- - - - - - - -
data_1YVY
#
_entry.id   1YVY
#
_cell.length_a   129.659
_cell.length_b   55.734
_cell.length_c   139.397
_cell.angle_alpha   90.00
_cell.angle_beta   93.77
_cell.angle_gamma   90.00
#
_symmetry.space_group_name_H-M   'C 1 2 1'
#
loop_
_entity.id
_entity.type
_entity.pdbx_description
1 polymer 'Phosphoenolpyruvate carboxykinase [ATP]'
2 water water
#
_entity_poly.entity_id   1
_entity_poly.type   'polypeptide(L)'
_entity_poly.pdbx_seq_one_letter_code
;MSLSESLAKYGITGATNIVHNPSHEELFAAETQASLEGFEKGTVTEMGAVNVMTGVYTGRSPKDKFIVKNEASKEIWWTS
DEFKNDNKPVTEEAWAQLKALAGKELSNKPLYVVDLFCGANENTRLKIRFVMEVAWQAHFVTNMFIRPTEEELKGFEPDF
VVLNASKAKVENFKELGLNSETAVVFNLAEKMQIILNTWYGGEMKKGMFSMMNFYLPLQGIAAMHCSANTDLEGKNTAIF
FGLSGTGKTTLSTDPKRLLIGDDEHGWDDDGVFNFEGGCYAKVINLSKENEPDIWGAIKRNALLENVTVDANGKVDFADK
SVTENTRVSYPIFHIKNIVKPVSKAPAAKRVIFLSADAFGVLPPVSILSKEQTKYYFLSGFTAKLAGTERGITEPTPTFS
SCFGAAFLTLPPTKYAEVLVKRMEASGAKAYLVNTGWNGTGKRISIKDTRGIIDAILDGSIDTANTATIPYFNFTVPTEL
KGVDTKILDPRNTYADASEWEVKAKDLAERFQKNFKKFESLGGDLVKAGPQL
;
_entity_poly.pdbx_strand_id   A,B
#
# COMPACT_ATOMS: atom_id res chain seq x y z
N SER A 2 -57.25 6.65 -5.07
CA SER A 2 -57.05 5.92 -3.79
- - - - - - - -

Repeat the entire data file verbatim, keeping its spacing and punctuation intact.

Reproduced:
data_1YVY
#
_entry.id   1YVY
#
_cell.length_a   129.659
_cell.length_b   55.734
_cell.length_c   139.397
_cell.angle_alpha   90.00
_cell.angle_beta   93.77
_cell.angle_gamma   90.00
#
_symmetry.space_group_name_H-M   'C 1 2 1'
#
loop_
_entity.id
_entity.type
_entity.pdbx_description
1 polymer 'Phosphoenolpyruvate carboxykinase [ATP]'
2 water water
#
_entity_poly.entity_id   1
_entity_poly.type   'polypeptide(L)'
_entity_poly.pdbx_seq_one_letter_code
;MSLSESLAKYGITGATNIVHNPSHEELFAAETQASLEGFEKGTVTEMGAVNVMTGVYTGRSPKDKFIVKNEASKEIWWTS
DEFKNDNKPVTEEAWAQLKALAGKELSNKPLYVVDLFCGANENTRLKIRFVMEVAWQAHFVTNMFIRPTEEELKGFEPDF
VVLNASKAKVENFKELGLNSETAVVFNLAEKMQIILNTWYGGEMKKGMFSMMNFYLPLQGIAAMHCSANTDLEGKNTAIF
FGLSGTGKTTLSTDPKRLLIGDDEHGWDDDGVFNFEGGCYAKVINLSKENEPDIWGAIKRNALLENVTVDANGKVDFADK
SVTENTRVSYPIFHIKNIVKPVSKAPAAKRVIFLSADAFGVLPPVSILSKEQTKYYFLSGFTAKLAGTERGITEPTPTFS
SCFGAAFLTLPPTKYAEVLVKRMEASGAKAYLVNTGWNGTGKRISIKDTRGIIDAILDGSIDTANTATIPYFNFTVPTEL
KGVDTKILDPRNTYADASEWEVKAKDLAERFQKNFKKFESLGGDLVKAGPQL
;
_entity_poly.pdbx_strand_id   A,B
#
# COMPACT_ATOMS: atom_id res chain seq x y z
N SER A 2 -57.25 6.65 -5.07
CA SER A 2 -57.05 5.92 -3.79